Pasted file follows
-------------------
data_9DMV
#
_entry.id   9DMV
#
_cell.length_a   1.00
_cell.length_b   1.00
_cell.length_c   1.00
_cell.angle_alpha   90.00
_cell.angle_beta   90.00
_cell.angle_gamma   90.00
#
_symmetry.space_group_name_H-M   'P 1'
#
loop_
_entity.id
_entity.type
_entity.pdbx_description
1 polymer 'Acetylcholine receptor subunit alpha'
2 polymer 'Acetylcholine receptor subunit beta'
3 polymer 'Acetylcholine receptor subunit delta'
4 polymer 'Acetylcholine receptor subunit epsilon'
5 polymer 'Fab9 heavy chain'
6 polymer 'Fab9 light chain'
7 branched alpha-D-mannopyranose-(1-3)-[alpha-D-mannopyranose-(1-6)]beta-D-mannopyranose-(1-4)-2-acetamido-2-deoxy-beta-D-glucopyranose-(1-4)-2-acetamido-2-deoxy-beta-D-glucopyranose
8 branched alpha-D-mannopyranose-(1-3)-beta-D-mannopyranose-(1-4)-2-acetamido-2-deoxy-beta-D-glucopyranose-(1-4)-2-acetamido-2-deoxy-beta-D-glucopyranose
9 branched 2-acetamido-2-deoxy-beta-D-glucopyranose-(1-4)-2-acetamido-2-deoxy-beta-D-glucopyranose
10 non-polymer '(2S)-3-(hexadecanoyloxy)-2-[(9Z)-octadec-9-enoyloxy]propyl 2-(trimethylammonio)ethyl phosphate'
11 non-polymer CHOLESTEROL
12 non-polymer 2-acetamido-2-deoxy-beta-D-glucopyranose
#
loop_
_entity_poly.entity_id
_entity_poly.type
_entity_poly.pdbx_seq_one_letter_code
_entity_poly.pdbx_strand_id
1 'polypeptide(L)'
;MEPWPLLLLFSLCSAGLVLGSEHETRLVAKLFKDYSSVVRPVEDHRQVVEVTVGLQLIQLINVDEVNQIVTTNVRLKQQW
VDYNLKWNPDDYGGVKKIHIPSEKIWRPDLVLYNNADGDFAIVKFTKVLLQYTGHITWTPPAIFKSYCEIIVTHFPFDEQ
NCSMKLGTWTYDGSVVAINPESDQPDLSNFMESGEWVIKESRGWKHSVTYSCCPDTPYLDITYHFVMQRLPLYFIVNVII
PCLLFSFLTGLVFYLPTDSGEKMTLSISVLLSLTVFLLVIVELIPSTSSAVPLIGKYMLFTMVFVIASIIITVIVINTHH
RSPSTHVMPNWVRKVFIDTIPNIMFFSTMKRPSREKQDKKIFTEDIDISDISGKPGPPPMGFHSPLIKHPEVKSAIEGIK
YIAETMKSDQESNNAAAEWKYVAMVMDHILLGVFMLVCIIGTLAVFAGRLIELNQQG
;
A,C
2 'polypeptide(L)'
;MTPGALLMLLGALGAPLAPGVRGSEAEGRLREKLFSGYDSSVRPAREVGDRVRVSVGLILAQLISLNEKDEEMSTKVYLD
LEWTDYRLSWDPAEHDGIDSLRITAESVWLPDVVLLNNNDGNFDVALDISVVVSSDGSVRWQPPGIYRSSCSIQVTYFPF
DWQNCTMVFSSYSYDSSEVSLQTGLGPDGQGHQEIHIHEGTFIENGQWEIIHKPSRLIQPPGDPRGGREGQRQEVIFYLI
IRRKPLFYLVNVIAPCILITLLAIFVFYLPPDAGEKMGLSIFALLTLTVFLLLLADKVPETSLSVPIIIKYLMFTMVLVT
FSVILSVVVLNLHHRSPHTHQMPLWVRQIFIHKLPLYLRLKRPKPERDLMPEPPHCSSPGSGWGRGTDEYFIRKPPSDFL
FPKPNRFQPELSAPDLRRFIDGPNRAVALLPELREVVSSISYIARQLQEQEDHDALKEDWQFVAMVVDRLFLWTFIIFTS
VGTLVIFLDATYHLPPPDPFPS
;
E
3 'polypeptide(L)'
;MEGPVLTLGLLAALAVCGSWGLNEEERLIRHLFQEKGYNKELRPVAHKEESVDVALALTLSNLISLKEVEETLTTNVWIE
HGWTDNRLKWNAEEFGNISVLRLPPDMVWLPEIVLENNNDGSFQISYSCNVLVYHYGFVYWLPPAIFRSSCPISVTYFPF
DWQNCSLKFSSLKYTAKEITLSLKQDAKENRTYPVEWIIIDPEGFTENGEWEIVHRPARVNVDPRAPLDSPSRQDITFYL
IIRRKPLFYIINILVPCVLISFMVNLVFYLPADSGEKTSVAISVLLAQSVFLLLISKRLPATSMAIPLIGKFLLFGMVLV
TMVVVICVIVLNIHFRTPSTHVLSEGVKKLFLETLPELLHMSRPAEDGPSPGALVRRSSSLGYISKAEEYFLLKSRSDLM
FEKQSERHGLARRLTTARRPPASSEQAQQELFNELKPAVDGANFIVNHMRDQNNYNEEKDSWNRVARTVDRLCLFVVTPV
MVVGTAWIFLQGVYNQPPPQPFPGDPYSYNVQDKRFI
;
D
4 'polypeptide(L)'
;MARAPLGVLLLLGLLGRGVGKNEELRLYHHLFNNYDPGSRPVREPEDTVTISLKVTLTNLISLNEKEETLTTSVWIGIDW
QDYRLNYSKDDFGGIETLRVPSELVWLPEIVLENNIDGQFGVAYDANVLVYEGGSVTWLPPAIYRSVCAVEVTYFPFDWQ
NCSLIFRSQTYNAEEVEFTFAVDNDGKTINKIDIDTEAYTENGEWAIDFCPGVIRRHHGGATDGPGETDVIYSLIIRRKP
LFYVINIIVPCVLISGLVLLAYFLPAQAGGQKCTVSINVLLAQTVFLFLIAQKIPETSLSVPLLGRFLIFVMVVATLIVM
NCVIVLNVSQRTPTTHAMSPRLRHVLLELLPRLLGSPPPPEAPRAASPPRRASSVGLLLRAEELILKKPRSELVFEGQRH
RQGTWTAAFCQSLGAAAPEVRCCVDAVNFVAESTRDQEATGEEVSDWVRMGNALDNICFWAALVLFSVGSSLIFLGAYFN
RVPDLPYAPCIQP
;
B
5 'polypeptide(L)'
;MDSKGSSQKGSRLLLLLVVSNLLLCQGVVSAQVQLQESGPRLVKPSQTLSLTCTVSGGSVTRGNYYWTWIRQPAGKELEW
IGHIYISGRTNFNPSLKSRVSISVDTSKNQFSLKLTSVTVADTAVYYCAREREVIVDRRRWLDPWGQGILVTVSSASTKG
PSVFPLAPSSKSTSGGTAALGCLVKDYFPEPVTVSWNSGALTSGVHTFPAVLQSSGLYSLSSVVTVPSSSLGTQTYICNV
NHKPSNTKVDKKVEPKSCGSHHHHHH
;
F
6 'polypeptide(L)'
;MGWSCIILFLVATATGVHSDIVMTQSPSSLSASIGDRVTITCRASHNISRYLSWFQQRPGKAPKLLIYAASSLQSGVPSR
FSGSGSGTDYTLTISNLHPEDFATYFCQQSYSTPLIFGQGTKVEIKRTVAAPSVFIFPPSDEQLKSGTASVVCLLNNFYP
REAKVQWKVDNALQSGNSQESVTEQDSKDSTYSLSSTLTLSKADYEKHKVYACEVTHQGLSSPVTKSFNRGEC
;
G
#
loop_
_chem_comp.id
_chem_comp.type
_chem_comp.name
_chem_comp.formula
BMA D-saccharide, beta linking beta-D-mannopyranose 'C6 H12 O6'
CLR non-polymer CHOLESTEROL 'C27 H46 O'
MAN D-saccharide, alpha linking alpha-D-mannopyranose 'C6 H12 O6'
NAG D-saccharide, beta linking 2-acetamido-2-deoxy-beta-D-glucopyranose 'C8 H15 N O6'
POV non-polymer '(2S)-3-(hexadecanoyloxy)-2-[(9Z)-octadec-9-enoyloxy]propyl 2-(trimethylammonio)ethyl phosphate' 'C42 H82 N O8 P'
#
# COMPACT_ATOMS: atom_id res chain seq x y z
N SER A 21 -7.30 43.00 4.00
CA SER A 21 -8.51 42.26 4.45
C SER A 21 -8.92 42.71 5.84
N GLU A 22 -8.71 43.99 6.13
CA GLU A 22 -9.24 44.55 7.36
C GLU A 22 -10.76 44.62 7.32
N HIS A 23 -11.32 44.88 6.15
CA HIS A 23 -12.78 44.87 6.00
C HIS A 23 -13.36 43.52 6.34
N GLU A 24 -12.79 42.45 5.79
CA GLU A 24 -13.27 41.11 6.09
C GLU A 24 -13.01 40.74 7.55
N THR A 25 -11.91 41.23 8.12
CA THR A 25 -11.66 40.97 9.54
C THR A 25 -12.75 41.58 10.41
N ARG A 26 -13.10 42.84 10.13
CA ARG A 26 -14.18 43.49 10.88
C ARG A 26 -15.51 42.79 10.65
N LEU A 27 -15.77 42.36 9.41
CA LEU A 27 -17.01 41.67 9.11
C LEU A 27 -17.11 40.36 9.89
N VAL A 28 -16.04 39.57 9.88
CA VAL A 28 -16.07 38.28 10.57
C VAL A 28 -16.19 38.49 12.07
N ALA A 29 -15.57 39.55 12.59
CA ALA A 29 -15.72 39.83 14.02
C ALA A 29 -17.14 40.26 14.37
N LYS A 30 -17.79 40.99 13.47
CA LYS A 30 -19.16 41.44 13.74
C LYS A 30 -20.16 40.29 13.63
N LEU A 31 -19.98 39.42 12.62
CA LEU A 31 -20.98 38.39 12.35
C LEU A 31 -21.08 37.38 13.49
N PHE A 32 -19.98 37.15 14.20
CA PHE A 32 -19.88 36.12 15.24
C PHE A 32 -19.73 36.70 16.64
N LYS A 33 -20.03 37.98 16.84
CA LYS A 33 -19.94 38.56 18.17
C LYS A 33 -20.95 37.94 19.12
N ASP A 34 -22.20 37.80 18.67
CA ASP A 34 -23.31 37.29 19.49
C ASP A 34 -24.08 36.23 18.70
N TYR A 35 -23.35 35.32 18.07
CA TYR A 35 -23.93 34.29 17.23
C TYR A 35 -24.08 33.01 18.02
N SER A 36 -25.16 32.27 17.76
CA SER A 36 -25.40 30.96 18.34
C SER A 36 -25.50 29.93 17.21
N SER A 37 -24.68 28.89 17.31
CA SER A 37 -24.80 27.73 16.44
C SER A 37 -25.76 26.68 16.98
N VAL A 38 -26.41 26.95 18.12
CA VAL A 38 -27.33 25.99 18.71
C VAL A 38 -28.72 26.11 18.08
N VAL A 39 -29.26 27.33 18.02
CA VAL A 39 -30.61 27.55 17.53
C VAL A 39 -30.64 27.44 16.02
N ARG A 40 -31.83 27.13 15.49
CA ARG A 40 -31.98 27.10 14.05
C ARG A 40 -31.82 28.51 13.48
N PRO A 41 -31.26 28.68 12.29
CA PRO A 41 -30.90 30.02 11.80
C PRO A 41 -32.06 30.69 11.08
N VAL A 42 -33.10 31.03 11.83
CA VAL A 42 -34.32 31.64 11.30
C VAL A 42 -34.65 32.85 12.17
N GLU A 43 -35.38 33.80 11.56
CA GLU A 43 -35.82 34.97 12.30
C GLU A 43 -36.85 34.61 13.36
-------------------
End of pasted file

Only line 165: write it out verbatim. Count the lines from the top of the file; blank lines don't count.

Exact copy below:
CA VAL A 42 -34.32 31.64 11.30